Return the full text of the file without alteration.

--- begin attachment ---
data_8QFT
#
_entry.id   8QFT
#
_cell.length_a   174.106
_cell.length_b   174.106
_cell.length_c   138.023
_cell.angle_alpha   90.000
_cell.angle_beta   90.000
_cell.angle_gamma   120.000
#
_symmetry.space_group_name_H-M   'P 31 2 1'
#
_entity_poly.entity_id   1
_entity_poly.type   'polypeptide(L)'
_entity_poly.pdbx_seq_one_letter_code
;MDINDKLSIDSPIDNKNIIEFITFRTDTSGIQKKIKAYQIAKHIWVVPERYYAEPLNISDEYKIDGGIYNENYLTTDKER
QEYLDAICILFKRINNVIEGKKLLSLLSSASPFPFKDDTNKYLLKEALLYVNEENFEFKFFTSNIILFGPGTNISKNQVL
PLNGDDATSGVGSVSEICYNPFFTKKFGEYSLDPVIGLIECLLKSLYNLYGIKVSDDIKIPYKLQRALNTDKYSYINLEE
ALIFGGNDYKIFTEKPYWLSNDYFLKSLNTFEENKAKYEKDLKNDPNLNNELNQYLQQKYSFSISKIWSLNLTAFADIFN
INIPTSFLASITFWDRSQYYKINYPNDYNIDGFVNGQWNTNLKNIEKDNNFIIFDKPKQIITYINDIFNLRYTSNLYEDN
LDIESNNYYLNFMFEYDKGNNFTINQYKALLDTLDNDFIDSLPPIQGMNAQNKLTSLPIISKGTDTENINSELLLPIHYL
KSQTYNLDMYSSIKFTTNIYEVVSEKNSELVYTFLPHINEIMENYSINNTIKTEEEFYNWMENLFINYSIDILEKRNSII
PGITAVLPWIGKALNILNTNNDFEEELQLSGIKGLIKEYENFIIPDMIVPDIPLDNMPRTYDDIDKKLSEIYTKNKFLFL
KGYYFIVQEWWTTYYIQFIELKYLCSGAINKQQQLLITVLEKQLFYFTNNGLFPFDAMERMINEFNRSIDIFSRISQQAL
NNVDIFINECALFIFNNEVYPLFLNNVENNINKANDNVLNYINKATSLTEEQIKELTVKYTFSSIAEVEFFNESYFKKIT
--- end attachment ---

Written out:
data_8QFT
#
_entry.id   8QFT
#
_cell.length_a   174.106
_cell.length_b   174.106
_cell.length_c   138.023
_cell.angle_alpha   90.000
_cell.angle_beta   90.000
_cell.angle_gamma   120.000
#
_symmetry.space_group_name_H-M   'P 31 2 1'
#
_entity_poly.entity_id   1
_entity_poly.type   'polypeptide(L)'
_entity_poly.pdbx_seq_one_letter_code
;MDINDKLSIDSPIDNKNIIEFITFRTDTSGIQKKIKAYQIAKHIWVVPERYYAEPLNISDEYKIDGGIYNENYLTTDKER
QEYLDAICILFKRINNVIEGKKLLSLLSSASPFPFKDDTNKYLLKEALLYVNEENFEFKFFTSNIILFGPGTNISKNQVL
PLNGDDATSGVGSVSEICYNPFFTKKFGEYSLDPVIGLIECLLKSLYNLYGIKVSDDIKIPYKLQRALNTDKYSYINLEE
ALIFGGNDYKIFTEKPYWLSNDYFLKSLNTFEENKAKYEKDLKNDPNLNNELNQYLQQKYSFSISKIWSLNLTAFADIFN
INIPTSFLASITFWDRSQYYKINYPNDYNIDGFVNGQWNTNLKNIEKDNNFIIFDKPKQIITYINDIFNLRYTSNLYEDN
LDIESNNYYLNFMFEYDKGNNFTINQYKALLDTLDNDFIDSLPPIQGMNAQNKLTSLPIISKGTDTENINSELLLPIHYL
KSQTYNLDMYSSIKFTTNIYEVVSEKNSELVYTFLPHINEIMENYSINNTIKTEEEFYNWMENLFINYSIDILEKRNSII
PGITAVLPWIGKALNILNTNNDFEEELQLSGIKGLIKEYENFIIPDMIVPDIPLDNMPRTYDDIDKKLSEIYTKNKFLFL
KGYYFIVQEWWTTYYIQFIELKYLCSGAINKQQQLLITVLEKQLFYFTNNGLFPFDAMERMINEFNRSIDIFSRISQQAL
NNVDIFINECALFIFNNEVYPLFLNNVENNINKANDNVLNYINKATSLTEEQIKELTVKYTFSSIAEVEFFNESYFKKIT